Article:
My top track, rather befitting my current status is Don't Touch Me There, a duet between lead singer Fee Waybill and Re Styles.

Full album here:  The Tubes – What Do You Want From Live

Thursday, 1 November 2012

Out Of Time

On holiday from work this week, I paid a visit to Out Of Time Records, an independent shop in Ipswich that deals in secondhand music; the only such place for miles around.

To my shame I hadn't been in here for about ten years, and in the intervening time had assumed it had closed, what with the recession badly affecting the high street and also the plight of record shops in particular.  I happened to stumble across its website a couple of weeks ago and was delighted to see it still going after 25-odd years of serving music fans.

Out Of Time Records, 46 Fore Street, Ipswich, Suffolk

It's packed tight with racks of CDs and vinyl from tons of genres and decades, with rows of DVDs and cassettes on shelves.  Music posters and album sleeves cover up any remaining wall space and piles of yet-to-be filed vinyl perch on the floor by the counter.  It was in one of these piles that I found a copy of Patti Smith's 1975 debut Horses.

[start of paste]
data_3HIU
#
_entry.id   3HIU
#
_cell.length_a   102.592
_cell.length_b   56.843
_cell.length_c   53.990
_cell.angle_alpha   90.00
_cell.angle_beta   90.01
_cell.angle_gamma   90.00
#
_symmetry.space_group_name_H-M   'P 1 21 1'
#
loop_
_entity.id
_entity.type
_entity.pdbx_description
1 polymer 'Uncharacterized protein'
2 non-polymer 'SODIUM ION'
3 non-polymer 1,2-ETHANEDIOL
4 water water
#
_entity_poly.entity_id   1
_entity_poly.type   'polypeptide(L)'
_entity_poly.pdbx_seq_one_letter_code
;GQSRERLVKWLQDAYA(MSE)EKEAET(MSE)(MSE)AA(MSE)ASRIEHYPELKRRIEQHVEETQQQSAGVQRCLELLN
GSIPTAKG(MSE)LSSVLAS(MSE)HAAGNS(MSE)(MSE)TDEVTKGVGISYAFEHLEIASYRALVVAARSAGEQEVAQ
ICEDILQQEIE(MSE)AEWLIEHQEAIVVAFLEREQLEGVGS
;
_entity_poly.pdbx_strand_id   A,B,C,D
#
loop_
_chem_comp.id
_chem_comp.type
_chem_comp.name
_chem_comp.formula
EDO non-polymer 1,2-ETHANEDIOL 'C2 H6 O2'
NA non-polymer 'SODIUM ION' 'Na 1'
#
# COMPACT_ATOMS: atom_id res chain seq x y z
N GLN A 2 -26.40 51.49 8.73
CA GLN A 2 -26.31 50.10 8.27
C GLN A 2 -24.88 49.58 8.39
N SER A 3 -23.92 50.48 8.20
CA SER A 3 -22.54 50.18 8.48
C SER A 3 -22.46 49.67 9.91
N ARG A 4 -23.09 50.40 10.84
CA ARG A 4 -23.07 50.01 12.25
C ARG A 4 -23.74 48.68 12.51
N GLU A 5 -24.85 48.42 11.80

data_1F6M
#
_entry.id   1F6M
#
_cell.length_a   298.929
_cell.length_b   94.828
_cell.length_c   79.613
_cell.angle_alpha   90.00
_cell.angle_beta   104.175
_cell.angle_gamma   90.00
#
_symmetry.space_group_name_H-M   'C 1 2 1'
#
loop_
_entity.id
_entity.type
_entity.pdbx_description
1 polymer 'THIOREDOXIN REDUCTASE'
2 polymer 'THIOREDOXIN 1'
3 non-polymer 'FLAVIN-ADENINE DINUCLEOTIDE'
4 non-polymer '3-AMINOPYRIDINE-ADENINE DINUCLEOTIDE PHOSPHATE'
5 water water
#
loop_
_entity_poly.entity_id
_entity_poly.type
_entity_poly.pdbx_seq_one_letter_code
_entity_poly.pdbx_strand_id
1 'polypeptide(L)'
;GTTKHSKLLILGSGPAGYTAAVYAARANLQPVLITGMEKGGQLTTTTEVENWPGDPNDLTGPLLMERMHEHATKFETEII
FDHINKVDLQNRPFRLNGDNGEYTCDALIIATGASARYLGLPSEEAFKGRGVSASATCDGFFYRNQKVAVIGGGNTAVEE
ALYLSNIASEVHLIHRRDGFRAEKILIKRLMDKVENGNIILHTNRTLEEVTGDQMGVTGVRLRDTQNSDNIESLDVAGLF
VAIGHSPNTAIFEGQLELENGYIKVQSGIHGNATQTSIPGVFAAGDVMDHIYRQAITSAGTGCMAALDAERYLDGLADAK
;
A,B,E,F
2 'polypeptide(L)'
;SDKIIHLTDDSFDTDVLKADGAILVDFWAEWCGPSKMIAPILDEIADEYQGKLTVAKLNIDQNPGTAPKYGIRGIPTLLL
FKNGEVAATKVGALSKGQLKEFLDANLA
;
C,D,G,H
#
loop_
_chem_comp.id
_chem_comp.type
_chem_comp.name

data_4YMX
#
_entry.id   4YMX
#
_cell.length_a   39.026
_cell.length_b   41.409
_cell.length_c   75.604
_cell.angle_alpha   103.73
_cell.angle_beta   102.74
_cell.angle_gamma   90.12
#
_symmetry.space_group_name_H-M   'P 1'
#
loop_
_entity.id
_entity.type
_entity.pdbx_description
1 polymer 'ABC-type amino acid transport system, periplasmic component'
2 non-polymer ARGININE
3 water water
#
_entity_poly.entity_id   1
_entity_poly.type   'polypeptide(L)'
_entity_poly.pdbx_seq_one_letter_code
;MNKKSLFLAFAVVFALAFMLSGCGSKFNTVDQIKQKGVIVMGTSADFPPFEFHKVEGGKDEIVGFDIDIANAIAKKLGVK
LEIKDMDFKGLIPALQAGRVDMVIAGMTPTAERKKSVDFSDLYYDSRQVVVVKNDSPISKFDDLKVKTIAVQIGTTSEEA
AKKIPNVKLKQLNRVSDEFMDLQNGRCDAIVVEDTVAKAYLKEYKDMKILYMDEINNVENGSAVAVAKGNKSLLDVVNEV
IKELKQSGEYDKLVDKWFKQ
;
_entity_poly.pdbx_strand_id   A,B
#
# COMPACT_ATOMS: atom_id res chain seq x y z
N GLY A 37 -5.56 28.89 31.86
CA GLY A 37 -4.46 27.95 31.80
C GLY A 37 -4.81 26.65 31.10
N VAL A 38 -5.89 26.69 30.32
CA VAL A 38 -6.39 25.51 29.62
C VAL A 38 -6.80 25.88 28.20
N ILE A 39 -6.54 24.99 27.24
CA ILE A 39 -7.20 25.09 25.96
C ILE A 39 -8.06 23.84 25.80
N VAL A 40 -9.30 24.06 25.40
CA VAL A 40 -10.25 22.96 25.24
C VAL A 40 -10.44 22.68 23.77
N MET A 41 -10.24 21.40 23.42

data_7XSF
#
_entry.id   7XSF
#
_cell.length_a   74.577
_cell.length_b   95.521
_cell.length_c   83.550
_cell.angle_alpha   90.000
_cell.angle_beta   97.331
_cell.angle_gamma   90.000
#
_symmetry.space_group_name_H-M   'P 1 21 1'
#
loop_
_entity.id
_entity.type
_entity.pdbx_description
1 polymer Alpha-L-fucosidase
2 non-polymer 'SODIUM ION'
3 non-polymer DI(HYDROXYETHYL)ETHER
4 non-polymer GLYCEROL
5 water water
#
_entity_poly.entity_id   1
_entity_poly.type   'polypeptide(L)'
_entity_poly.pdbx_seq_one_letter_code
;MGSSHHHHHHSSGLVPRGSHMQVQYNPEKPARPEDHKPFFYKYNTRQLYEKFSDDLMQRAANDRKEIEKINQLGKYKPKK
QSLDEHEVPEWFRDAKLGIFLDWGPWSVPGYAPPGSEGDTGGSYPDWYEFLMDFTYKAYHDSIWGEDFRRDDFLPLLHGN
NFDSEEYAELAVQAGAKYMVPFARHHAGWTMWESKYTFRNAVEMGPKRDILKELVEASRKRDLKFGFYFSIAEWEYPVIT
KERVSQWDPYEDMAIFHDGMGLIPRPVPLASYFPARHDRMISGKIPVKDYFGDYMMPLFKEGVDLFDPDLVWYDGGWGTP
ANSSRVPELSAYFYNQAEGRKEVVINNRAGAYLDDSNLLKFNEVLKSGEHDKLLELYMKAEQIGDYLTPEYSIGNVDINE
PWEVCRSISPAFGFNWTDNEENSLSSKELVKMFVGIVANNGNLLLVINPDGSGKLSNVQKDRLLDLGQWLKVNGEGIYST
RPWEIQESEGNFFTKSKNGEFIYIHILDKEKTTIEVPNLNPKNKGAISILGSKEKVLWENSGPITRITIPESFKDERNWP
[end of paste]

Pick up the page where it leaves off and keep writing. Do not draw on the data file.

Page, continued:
Patti Smith - Horses (1975)

Plus I got a few CDs that had been on my to-get list for a while:

Out Of Time Records (also known as Out Of Town Records, as it's away from the main drag) seems to be surviving due to excellent, varied stock, sensible prices and that fact that it's a rare oasis in a desert of soulless internet shopping and now almost CD-less HMVs.  The above purchases came to £22.84 (all in spanking condition) and the friendly, helpful proprietor rounded this down to a flat £20.  I could have spent hours in there, and certainly more money, but due to a sofa/foot interface last Saturday evening I am now rocking a walking stick and my toe was ready to go well before I was!

If you're ever in the Ipswich area please have a look in, so it stands a chance of another 25 years.  Info. here:  and